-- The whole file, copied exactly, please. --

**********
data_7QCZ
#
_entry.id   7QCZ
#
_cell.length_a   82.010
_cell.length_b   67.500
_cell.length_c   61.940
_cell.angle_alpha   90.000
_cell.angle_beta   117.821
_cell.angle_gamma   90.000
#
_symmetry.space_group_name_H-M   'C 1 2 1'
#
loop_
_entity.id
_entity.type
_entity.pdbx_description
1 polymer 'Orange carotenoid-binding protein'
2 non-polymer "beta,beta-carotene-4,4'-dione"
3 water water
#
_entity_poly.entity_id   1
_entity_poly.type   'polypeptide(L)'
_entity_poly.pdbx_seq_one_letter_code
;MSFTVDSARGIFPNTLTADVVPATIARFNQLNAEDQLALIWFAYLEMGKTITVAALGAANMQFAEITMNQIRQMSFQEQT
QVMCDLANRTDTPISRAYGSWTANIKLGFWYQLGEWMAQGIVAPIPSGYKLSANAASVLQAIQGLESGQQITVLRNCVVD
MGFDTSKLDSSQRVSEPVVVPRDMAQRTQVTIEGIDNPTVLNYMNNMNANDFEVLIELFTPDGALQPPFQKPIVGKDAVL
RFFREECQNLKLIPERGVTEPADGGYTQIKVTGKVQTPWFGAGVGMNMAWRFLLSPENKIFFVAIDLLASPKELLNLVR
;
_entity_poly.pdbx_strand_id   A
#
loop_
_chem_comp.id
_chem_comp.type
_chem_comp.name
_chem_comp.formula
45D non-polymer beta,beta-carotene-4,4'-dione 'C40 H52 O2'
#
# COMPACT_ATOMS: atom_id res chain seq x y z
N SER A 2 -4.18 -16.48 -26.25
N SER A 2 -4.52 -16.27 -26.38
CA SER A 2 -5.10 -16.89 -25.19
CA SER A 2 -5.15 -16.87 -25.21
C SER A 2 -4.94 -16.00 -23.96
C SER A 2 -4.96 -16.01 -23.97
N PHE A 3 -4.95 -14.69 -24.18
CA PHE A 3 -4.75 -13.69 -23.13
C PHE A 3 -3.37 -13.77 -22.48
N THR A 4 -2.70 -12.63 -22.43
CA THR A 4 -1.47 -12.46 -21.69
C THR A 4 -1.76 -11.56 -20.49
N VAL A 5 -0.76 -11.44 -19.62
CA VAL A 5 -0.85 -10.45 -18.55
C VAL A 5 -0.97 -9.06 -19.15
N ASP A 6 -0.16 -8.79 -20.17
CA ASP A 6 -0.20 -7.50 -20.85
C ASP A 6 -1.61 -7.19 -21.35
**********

data_7QCZ
#
_entry.id   7QCZ
#
_cell.length_a   82.010
_cell.length_b   67.500
_cell.length_c   61.940
_cell.angle_alpha   90.000
_cell.angle_beta   117.821
_cell.angle_gamma   90.000
#
_symmetry.space_group_name_H-M   'C 1 2 1'
#
loop_
_entity.id
_entity.type
_entity.pdbx_description
1 polymer 'Orange carotenoid-binding protein'
2 non-polymer "beta,beta-carotene-4,4'-dione"
3 water water
#
_entity_poly.entity_id   1
_entity_poly.type   'polypeptide(L)'
_entity_poly.pdbx_seq_one_letter_code
;MSFTVDSARGIFPNTLTADVVPATIARFNQLNAEDQLALIWFAYLEMGKTITVAALGAANMQFAEITMNQIRQMSFQEQT
QVMCDLANRTDTPISRAYGSWTANIKLGFWYQLGEWMAQGIVAPIPSGYKLSANAASVLQAIQGLESGQQITVLRNCVVD
MGFDTSKLDSSQRVSEPVVVPRDMAQRTQVTIEGIDNPTVLNYMNNMNANDFEVLIELFTPDGALQPPFQKPIVGKDAVL
RFFREECQNLKLIPERGVTEPADGGYTQIKVTGKVQTPWFGAGVGMNMAWRFLLSPENKIFFVAIDLLASPKELLNLVR
;
_entity_poly.pdbx_strand_id   A
#
loop_
_chem_comp.id
_chem_comp.type
_chem_comp.name
_chem_comp.formula
45D non-polymer beta,beta-carotene-4,4'-dione 'C40 H52 O2'
#
# COMPACT_ATOMS: atom_id res chain seq x y z
N SER A 2 -4.18 -16.48 -26.25
N SER A 2 -4.52 -16.27 -26.38
CA SER A 2 -5.10 -16.89 -25.19
CA SER A 2 -5.15 -16.87 -25.21
C SER A 2 -4.94 -16.00 -23.96
C SER A 2 -4.96 -16.01 -23.97
N PHE A 3 -4.95 -14.69 -24.18
CA PHE A 3 -4.75 -13.69 -23.13
C PHE A 3 -3.37 -13.77 -22.48
N THR A 4 -2.70 -12.63 -22.43
CA THR A 4 -1.47 -12.46 -21.69
C THR A 4 -1.76 -11.56 -20.49
N VAL A 5 -0.76 -11.44 -19.62
CA VAL A 5 -0.85 -10.45 -18.55
C VAL A 5 -0.97 -9.06 -19.15
N ASP A 6 -0.16 -8.79 -20.17
CA ASP A 6 -0.20 -7.50 -20.85
C ASP A 6 -1.61 -7.19 -21.35